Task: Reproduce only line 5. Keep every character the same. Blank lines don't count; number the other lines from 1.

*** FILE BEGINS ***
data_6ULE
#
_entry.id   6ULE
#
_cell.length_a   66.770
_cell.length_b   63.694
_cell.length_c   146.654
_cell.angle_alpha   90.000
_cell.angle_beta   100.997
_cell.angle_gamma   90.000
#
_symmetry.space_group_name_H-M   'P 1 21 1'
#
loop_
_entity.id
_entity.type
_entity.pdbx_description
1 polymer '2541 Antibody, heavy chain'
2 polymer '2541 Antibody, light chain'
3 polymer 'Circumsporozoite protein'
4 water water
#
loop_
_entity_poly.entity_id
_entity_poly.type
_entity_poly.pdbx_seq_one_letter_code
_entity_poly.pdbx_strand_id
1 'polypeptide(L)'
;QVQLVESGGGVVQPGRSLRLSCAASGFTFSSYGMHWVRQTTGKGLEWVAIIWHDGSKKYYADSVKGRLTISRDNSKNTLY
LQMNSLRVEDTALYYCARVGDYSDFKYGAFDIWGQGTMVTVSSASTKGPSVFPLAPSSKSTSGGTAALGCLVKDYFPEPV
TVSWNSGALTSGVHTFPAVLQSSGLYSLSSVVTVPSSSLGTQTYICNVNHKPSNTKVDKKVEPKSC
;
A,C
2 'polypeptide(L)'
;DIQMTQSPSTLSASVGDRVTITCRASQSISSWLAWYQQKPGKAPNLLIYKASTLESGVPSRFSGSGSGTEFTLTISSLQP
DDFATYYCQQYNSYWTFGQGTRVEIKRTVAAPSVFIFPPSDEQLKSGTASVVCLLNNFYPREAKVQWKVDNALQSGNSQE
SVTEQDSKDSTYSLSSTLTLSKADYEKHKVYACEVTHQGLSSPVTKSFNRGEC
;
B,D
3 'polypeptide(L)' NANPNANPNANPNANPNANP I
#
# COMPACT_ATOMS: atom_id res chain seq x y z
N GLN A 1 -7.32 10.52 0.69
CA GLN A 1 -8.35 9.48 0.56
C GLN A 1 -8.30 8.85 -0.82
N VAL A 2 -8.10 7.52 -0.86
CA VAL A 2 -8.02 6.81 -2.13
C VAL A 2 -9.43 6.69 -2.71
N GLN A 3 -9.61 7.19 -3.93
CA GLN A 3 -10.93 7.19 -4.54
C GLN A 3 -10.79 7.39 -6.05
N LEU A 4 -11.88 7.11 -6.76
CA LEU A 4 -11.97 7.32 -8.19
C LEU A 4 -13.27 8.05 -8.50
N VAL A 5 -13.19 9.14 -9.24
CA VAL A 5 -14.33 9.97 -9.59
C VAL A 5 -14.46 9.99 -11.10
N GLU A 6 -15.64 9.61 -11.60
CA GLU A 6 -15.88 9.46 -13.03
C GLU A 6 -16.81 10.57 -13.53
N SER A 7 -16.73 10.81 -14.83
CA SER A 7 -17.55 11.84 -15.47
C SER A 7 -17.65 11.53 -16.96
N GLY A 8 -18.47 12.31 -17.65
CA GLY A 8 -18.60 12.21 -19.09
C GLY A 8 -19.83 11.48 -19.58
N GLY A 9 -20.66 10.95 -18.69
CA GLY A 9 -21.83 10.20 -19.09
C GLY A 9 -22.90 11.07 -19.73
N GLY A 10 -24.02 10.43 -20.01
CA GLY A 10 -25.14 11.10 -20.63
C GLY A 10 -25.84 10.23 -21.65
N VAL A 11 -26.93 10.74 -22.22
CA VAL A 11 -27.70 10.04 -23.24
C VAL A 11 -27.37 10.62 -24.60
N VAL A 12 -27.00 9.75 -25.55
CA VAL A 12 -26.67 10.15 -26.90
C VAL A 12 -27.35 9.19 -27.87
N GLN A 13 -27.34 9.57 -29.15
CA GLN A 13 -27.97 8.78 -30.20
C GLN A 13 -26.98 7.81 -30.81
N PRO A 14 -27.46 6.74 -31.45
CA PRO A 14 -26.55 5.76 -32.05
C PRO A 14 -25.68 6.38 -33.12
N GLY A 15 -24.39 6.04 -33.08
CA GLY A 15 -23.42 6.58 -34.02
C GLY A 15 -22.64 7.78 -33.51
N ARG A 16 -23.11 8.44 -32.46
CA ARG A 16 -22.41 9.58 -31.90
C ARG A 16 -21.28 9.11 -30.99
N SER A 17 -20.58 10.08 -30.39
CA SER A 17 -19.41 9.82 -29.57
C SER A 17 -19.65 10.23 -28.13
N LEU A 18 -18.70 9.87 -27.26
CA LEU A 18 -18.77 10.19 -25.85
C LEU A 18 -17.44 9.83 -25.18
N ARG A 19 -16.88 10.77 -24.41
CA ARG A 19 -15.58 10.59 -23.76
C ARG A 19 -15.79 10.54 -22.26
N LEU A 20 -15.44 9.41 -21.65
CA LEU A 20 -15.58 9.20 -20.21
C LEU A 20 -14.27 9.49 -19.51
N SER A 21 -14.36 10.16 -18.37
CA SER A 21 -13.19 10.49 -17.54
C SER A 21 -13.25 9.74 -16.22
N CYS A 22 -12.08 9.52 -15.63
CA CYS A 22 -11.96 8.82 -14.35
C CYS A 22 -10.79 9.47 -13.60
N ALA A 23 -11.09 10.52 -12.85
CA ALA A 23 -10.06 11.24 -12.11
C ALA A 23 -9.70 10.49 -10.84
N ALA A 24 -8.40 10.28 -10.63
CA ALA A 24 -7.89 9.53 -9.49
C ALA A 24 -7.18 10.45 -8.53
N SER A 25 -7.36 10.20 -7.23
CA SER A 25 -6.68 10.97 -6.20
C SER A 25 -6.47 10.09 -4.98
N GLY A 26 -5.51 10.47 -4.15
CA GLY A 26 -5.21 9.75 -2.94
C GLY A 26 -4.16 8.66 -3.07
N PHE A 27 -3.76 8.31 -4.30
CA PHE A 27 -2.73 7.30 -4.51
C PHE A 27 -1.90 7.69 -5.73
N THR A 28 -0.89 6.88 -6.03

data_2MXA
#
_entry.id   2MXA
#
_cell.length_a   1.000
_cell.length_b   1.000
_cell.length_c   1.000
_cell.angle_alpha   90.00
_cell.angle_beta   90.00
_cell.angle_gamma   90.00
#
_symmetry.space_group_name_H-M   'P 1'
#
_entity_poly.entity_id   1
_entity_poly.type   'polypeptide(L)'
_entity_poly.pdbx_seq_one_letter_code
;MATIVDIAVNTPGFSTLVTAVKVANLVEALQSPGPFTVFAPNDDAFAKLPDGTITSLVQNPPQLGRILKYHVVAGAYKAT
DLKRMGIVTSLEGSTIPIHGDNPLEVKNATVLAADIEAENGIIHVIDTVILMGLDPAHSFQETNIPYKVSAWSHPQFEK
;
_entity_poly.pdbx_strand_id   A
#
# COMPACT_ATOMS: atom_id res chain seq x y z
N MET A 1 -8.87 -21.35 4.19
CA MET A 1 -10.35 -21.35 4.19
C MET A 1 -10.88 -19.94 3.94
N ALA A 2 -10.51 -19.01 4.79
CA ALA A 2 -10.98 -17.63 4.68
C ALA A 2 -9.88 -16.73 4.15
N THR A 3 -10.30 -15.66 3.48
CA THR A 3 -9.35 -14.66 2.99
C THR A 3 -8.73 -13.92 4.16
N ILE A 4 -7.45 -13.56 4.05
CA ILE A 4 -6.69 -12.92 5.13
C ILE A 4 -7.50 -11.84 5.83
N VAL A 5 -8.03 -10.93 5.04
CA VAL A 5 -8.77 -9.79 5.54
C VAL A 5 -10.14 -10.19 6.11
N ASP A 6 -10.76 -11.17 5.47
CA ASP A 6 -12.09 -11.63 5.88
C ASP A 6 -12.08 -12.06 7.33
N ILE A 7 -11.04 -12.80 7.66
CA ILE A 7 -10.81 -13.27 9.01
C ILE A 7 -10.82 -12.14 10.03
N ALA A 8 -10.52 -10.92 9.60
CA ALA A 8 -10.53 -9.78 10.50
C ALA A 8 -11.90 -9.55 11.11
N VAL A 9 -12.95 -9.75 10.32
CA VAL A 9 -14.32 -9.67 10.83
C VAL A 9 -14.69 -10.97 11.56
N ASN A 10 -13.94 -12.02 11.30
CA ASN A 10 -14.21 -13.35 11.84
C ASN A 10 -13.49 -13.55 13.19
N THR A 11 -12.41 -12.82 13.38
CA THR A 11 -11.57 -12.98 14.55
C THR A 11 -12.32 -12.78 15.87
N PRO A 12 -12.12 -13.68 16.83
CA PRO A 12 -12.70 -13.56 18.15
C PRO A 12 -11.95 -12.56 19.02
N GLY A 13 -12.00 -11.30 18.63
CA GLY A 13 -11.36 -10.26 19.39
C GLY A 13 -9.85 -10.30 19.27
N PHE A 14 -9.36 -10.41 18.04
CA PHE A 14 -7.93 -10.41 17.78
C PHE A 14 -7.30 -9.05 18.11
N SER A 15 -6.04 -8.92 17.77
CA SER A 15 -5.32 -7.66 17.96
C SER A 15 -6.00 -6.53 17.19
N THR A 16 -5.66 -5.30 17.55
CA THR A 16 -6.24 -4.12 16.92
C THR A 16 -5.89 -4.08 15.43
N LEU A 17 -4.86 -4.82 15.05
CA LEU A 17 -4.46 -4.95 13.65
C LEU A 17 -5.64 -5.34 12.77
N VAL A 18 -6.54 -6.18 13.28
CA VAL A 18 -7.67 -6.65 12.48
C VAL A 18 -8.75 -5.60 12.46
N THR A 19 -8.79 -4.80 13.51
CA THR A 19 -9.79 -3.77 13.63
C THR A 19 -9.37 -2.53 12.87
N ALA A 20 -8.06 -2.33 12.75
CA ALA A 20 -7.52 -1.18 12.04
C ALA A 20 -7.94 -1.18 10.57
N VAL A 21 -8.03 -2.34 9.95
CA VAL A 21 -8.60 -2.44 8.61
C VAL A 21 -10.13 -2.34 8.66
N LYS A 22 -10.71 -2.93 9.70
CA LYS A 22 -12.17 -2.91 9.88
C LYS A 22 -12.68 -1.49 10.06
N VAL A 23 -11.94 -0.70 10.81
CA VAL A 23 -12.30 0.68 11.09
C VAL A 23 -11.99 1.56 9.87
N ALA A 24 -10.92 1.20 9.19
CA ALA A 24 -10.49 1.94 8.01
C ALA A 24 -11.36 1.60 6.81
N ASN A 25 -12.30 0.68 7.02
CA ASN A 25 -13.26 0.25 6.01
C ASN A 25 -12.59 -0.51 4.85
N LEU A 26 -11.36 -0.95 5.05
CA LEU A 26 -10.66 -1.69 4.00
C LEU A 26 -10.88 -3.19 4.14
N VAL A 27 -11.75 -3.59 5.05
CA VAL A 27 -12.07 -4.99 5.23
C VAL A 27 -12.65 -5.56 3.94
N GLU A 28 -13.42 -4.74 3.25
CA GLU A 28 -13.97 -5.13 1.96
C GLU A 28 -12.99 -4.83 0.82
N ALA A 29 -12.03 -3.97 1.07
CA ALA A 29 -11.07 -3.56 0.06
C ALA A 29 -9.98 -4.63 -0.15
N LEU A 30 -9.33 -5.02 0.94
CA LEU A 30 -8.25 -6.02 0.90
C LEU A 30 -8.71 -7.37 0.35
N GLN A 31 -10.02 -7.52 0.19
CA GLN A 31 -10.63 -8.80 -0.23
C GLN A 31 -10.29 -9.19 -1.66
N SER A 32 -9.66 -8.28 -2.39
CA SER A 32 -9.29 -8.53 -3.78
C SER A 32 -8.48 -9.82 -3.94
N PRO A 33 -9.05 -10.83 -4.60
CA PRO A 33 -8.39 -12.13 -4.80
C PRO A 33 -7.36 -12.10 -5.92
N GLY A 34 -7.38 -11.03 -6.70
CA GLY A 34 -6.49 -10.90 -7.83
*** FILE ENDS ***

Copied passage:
_cell.length_a   66.770